This post may offend some personal injury lawyers. But maybe it will also cause some introspection and inspiration.
As a profession we are constantly being reminded about the importance of A2J (Access to Justice) for low income folks. We are forcing newly minted attorneys into Pro Bono work touting it as a rite of passage, an honor and a privilege to give back for earning this license. Those charged with a crime are given public defenders at no cost to protect their rights. But what about hope for plaintiffs in difficult personal injury or medical malpractice situations? What if doing pro bono is not defined as the lawyer foregoing a fee, but taking on cases that challenge an attorney to swing for the fences even if the odds are slim there will be a financial return; where the overarching goal is hopefully helping to right a significant wrong and maybe prevent future wrongs? What about taking on that difficult personal injury or medical malpractice case, the ones that fewer and fewer lawyers have the caring or courage or fortitude to take on because the odds are against victory, though should they be victorious, there is tremendous financial reward plus the gratification of helping someone? What about that plaintiff who needs a real cowboy?
Where are the personal injury cowboys?
They are a dying a breed. I’m learning this the hard way even though I’m not a plaintiff in any matter. But I’ve known a few cowboys in my time and recently one of the greatest suddenly passed away. He was a legend, the lawyer’s lawyer. The lawyer you referred to when the case was truly hard but extremely worthwhile because, if won, it was financially rewarding, could have lasting impact and change law. Cases that require brilliant strategy, creativity, incredible skill and faith in yourself that you are fighting the righteous fight even though the odds are against success.
When he passed suddenly he had 75 cases that all fit this description. These cases were his raison d’etre. Each required nuance and brilliance and sheer chutzpah; more compassion for the plaintiff than caring for the statistics of success. I volunteered to help the trustee go through some of his files to place these cases with other attorneys as he actually was a solo. They were in various stages of preparation, some the eve of trial. And while other lawyers were banging down the door to cherry pick the easy or easier cases, the tougher ones, the ones with such egregious harm to the plaintiffs perpetrated by outrageous behavior by the defendant, they were left languishing, the plaintiffs desperate. Lawyers were curious but without relatively easy dollar signs for minimal work, passed on them.
One case in particular upset me. The case was more than 3 years old. A 22 year old young woman was killed due to a blatant highway defect. The lawyer had 90% of the case done, excellent experts and strategically it was set up perfectly. However, when you sue a municipality it requires a finding of 100% liability. Not impossible to win but you must be very skilled and very courageous and understand completely how to effectively deal with any obstacles. It is a case that requires an incredible level of caring and commitment to achieve success. It also requires extraordinary trial skills because a case like this seldom if ever settles. This lawyer had those skills in spades and he believed in getting the family of the decedent justice and punishing the municipality for their blatant disregard of their responsibilities.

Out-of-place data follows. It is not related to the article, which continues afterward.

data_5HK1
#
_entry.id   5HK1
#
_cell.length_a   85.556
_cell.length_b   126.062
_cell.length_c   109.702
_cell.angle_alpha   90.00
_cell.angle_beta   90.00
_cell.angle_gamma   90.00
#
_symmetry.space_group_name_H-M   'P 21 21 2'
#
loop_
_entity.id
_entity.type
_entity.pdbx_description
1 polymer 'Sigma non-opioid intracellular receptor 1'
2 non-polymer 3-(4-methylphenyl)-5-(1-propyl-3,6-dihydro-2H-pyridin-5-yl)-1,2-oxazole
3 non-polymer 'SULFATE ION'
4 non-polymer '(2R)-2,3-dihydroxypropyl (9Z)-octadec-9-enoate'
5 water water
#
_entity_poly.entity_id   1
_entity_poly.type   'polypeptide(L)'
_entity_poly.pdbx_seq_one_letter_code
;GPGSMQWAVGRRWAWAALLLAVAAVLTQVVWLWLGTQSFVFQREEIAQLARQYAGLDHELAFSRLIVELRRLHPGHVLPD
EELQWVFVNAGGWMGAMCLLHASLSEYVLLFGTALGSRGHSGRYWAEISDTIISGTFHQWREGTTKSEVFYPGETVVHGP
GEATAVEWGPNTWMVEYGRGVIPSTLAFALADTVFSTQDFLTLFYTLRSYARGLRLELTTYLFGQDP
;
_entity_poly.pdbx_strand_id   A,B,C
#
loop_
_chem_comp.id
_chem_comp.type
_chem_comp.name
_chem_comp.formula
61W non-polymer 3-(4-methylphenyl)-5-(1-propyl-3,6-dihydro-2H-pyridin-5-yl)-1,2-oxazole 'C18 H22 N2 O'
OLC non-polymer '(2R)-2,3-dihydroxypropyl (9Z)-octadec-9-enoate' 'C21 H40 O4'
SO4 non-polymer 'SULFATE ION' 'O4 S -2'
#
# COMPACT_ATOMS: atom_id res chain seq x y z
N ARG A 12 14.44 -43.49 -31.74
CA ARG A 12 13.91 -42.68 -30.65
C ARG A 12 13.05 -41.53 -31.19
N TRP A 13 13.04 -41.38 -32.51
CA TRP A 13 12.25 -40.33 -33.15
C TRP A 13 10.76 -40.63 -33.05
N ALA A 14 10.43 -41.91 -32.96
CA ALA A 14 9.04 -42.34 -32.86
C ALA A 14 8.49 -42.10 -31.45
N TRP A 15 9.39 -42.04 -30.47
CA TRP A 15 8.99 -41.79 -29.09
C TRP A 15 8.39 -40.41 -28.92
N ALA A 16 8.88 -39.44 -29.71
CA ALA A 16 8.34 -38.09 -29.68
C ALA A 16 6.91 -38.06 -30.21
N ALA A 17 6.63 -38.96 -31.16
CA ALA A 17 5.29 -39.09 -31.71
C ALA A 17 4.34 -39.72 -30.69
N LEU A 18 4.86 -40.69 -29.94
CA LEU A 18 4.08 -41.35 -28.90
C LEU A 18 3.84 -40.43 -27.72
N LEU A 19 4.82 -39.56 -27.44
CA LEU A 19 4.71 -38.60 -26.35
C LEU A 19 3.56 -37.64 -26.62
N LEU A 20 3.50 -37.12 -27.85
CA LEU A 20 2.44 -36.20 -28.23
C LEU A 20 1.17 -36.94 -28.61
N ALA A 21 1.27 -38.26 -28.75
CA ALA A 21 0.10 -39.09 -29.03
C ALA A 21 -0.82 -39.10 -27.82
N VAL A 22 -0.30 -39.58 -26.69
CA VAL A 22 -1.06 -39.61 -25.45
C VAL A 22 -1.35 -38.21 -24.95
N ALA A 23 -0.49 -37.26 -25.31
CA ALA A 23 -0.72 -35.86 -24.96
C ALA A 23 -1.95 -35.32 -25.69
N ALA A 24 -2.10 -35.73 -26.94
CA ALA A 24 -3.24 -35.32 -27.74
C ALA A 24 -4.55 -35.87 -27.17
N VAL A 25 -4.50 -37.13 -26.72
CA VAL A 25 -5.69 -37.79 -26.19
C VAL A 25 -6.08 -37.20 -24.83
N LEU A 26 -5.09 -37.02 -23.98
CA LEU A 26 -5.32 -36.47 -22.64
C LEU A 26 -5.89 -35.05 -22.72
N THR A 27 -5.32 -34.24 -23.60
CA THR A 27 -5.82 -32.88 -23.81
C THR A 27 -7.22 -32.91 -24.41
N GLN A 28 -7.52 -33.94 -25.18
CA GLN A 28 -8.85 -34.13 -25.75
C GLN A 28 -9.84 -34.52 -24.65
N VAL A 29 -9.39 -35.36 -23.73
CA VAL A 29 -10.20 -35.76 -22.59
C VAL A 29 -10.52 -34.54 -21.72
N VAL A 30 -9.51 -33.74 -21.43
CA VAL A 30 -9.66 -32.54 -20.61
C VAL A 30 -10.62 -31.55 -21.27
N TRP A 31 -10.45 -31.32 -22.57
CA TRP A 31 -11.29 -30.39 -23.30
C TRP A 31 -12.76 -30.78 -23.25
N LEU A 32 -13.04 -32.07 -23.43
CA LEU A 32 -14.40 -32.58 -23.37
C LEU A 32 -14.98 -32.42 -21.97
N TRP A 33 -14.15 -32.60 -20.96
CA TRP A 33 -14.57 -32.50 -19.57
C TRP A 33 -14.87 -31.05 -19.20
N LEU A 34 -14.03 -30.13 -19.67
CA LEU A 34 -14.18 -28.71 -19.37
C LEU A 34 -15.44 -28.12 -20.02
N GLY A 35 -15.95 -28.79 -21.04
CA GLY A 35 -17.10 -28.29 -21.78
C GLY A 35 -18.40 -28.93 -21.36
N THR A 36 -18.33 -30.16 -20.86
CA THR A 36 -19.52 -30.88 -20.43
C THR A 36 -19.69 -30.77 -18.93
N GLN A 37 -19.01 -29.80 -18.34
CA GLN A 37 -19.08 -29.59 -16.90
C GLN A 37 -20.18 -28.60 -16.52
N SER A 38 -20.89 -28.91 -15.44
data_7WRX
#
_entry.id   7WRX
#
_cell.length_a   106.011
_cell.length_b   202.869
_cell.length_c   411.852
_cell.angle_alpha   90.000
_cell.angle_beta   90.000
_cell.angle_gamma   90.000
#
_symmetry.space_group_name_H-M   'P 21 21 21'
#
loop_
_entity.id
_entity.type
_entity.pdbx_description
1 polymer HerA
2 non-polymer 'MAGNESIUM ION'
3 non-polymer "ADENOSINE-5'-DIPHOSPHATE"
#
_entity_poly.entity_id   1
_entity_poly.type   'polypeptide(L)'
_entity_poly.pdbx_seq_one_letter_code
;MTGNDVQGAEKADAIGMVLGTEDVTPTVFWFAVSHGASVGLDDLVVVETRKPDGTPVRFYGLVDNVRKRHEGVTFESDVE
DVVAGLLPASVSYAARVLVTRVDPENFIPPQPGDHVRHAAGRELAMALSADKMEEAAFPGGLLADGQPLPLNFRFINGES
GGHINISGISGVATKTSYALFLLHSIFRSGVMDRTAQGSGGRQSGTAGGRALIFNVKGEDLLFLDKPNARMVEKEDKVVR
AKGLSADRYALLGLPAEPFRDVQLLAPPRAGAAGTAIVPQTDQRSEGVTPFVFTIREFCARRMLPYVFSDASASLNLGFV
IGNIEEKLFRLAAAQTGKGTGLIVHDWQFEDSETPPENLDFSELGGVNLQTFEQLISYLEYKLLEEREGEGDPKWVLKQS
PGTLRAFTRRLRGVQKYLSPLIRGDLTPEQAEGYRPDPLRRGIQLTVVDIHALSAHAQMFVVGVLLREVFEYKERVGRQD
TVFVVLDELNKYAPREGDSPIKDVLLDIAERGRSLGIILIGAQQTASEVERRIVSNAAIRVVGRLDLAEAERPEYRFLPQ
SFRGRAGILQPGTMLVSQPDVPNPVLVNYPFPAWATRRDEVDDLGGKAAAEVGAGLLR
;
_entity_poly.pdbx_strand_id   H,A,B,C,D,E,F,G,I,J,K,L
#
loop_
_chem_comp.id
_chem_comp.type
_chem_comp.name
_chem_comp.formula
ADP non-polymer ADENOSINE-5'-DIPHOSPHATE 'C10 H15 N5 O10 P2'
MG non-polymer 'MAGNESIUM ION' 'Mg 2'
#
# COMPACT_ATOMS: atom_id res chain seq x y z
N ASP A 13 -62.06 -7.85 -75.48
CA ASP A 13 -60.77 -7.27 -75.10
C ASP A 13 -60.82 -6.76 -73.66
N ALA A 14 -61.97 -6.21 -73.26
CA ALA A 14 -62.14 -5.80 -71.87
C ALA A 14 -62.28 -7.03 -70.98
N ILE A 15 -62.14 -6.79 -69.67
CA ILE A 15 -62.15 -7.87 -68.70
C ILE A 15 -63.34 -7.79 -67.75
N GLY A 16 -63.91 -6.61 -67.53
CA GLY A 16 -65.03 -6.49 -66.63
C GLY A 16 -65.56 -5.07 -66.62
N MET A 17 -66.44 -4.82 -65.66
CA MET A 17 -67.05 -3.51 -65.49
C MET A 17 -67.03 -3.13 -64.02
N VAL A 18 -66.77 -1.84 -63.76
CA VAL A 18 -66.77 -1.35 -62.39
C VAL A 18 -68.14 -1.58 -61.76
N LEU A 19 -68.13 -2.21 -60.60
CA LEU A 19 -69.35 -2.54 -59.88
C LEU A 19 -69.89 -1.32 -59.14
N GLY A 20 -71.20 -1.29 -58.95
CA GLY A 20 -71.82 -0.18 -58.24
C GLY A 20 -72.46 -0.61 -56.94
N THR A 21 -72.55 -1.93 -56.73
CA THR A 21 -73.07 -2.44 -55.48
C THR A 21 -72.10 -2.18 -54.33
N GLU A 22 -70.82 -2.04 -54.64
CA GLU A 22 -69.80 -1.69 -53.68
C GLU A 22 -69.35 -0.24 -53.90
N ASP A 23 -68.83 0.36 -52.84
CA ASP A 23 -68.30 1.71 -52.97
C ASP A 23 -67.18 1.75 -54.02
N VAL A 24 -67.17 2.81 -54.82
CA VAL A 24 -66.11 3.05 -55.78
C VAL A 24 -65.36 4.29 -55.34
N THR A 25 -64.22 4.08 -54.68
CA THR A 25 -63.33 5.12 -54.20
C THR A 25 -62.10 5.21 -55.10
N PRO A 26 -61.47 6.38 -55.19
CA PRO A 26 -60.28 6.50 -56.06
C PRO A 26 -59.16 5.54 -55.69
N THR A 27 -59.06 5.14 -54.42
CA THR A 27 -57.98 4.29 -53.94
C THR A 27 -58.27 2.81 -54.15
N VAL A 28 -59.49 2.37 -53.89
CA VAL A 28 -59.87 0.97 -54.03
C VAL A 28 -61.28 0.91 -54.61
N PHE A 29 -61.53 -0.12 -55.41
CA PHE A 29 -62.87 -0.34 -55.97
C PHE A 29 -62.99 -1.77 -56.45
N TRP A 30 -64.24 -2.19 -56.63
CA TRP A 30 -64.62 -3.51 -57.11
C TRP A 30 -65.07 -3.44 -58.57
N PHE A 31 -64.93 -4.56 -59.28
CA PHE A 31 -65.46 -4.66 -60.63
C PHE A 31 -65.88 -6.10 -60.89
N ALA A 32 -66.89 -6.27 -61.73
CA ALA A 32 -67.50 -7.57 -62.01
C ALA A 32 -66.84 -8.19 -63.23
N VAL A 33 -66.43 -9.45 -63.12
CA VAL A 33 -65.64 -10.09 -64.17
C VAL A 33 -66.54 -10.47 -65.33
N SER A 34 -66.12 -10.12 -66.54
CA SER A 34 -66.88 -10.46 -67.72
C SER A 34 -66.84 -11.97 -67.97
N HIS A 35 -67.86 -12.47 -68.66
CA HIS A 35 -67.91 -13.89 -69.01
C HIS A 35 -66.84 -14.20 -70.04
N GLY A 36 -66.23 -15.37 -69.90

When I contacted personal injury lawyers I believed had the star power, the resources and the track record to review the case, I ultimately was met with the same reaction: they were attracted to the case value, the story, the challenge, the fact there would be minimal investment for maximum reward should they prevail. However, when they plugged it into their secret sauce-making machine to spew out the likelihood of success they would end up passing. It was never about the plaintiff and their loss. It was always their odds of prevailing. In essence, the rationale was that unless they could hit a home run, they weren’t picking up the bat. I even got into a lengthy discussion with one attorney who, after analyzing the case, was giving it strong consideration because he had a moment of humanity and said, ‘we can’t take on every case always expecting to win. We have to be willing to take on the cases we have a serious chance of losing if for no other reason than to fight the fight for the injured.’ It was a personal injury attorney’s version of pro bono. He ultimately declined because 1) all his partners told him he was absolutely crazy to touch it, and 2) by the time he could plug it into his trial schedule it would be two years down the road. My guess is the second excuse was to cover the pressure from his partners. As I write this, this poor plaintiff’s case is still languishing as more rock star lawyers pass on the case preferring the sure(r) thing.